Duncan A. VAUGHAN
International Rice Germplasm Center, IRRI, P.O. Box 933, Manila, Philippines
The origin of the genus Oryza has been the subject of intensive debate in recent years (Chang 1985; Second 1991). However, little attention has been paid to the biogeography of Oryza species in the Malay archipelago where the genus is most diverse. The distribution of species in this important floristic region (Takhtajan 1987) are shown (Figs. 1, 2).
A comparison of species found on major islands in this archipelago reveals that New Guinea is richer in Oryza species and genomic diversity than other islands of the archipelago. Other geographic regions have less genomic diversity than New Guinea, the New World has species with 3 genomes, Africa has species with 4 genomes and South Asia has species with 4 genomes. With respect to the origin and evolution of this genus based on existing Oryza species and their current distribution, New Guinea appears to be pivotal.
Fig. 1. Distribution of species with the A, B, C and E genomes across the Malay Archipelago.
Fig. 2. Distribution of the Oryza granulata (____), O. ridleyi (solid line)complexes and O. schlechteri (......) across the Malay Archipelago.
Table 1. Wild Oryza species found on some major islands of the Malay Archipelago
===================================================================== Island Number of species1 Number of genomes2 ===================================================================== Borneo 4 5 Mindanao 4 4 New Guinea 6 6 Sumatra 5 5 =====================================================================1 Borneo (O. meyeriana, O. officinalis, O. ridleyi, O. rufipogon); Mindanao (O. meyeriana, O. minuta, O. officinalis, O. rufipogon); New Guinea (O. longiglumis, O. minuta, O. officinalis, O. rufipogon, O. schlechteri); Sumatra (O. granulata, O. meyeriana, O. officinalis, O. ridleyi, O. rufipogon). Species present based on direct observations by the author of the species in-situ or herbarium specimens seen and identified by the author.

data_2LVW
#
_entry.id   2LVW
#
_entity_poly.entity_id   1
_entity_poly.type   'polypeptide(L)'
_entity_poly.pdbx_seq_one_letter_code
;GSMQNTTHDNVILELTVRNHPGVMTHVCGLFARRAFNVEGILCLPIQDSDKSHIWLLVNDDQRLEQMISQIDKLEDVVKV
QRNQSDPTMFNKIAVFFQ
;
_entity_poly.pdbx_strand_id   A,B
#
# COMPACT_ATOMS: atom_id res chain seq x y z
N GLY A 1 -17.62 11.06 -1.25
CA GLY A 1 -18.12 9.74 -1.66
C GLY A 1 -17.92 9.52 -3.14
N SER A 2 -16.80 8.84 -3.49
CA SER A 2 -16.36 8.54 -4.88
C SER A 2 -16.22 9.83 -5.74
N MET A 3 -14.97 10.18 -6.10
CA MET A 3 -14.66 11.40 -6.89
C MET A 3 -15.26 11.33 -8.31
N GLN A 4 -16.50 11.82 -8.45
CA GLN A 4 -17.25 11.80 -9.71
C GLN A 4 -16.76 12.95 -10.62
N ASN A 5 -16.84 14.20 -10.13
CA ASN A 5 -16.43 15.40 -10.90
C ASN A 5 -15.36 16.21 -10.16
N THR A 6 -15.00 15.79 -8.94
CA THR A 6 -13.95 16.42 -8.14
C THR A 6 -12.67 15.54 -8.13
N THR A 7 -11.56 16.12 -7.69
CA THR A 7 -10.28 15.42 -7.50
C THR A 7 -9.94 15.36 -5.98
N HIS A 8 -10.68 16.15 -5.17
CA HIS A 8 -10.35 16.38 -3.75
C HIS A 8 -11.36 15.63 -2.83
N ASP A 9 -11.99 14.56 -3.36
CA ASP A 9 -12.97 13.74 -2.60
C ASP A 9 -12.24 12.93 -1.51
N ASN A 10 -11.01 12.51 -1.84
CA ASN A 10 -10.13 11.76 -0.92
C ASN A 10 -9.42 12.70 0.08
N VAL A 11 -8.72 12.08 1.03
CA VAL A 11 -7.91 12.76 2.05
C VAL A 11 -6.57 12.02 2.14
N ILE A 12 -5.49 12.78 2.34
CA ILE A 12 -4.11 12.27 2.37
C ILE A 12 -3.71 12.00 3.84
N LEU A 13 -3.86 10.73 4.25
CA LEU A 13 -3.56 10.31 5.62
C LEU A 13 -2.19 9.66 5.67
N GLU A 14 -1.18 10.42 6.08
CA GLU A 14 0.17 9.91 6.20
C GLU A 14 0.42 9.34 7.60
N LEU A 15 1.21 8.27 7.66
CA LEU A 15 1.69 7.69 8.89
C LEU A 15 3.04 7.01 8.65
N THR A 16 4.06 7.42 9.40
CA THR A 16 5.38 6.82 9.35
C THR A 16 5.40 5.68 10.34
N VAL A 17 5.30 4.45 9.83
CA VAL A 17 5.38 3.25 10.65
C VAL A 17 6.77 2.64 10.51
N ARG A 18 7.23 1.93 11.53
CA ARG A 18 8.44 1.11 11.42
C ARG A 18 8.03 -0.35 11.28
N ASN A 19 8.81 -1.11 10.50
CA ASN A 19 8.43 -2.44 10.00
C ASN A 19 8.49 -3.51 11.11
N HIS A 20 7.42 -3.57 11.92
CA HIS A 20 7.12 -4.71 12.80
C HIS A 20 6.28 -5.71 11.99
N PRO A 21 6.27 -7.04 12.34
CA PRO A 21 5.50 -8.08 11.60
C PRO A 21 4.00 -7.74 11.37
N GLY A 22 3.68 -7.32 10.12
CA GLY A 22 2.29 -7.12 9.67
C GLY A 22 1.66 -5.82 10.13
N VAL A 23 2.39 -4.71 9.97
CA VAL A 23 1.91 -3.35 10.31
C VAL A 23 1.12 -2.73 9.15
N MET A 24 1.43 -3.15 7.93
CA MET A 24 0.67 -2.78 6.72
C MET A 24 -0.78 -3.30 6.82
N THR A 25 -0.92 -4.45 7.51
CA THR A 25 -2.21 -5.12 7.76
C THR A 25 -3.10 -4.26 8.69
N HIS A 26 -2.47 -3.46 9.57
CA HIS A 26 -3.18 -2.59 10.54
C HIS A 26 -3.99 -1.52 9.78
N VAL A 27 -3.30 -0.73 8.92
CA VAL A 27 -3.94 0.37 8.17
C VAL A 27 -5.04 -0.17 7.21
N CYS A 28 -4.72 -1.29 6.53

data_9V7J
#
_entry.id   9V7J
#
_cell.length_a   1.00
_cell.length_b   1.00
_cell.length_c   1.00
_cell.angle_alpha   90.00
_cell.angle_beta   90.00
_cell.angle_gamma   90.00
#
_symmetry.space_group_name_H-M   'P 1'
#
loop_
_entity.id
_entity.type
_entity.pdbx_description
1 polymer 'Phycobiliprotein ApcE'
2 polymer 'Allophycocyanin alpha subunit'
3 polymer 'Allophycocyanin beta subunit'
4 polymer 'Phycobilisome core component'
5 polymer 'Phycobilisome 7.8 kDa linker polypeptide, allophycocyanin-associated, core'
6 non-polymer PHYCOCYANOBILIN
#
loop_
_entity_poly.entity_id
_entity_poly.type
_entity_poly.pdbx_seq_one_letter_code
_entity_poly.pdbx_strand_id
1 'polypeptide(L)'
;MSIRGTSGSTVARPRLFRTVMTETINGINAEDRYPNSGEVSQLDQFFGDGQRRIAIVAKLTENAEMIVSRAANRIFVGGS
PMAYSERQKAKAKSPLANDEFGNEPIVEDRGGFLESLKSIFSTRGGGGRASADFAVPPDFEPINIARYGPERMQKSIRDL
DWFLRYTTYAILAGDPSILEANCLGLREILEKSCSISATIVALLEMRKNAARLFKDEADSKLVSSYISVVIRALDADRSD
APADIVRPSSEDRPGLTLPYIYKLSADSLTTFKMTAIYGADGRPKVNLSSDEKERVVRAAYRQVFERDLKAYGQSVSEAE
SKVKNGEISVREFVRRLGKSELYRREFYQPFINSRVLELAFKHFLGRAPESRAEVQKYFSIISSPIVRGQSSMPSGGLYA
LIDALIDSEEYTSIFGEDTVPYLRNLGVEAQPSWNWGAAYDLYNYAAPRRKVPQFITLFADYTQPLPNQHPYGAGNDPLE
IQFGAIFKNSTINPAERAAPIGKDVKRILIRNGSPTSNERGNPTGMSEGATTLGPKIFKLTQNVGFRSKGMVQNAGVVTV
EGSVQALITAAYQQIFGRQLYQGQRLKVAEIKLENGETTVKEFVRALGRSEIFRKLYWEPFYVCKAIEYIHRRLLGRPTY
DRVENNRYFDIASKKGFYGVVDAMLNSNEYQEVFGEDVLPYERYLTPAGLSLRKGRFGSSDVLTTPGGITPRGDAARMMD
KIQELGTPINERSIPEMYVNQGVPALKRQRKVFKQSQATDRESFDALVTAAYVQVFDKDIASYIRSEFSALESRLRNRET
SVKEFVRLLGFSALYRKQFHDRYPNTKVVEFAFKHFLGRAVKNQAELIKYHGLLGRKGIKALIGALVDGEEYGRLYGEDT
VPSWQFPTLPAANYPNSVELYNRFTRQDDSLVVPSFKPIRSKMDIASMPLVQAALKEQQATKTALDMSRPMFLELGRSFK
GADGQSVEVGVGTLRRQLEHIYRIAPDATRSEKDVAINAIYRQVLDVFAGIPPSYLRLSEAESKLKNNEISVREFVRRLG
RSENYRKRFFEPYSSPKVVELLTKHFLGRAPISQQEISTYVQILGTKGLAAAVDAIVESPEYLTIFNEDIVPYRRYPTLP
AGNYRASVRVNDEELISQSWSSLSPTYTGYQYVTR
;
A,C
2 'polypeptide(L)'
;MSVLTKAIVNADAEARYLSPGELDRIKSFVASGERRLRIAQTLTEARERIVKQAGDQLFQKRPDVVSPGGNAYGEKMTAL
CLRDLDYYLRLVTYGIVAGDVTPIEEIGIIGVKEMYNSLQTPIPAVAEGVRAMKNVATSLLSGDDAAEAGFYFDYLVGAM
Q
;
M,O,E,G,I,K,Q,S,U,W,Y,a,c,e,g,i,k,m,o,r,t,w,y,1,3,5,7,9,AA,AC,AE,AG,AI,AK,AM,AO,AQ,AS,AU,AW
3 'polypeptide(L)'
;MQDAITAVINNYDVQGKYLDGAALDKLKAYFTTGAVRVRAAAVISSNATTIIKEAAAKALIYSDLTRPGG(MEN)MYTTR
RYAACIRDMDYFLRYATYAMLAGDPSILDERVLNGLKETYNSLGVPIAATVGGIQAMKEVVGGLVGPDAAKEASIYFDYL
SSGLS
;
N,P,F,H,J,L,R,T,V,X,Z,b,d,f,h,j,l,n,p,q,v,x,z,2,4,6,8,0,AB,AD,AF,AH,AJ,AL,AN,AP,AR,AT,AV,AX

2 Genomes which have not got a designation but are believed to differ from genomes designated to date have been included. Thus, O. ridleyi and O. longiglumis are believed to both have the same 2 genomes which have not been designated and O. granulata and O. meyeriana are believed to have the same single genome yet to be designated.
Chang, T. T., 1985. Crop history and genetic conservation: Rice-A case study. Iowa State Journal of Research 54(4): 425-455.
Second, G.S., 1981. Molecular markers in rice systematics and the evaluation of genetic resources. Pages 468-494 in Y.P.S. Bajaj (ed.) Biotechnology in Agriculture and Forestry, vol. 14. Springer-Verlag, Berlin, Heidelberg.
Takhtajan, A., 1987. Flowering plan origin and dispersal: the cradle of the angiosperms revisited. Pages 26-32 in T. C. Whitmore (ed.) Biogeographical evolution of the Malay Archipelago. Clarendon Press, Oxford.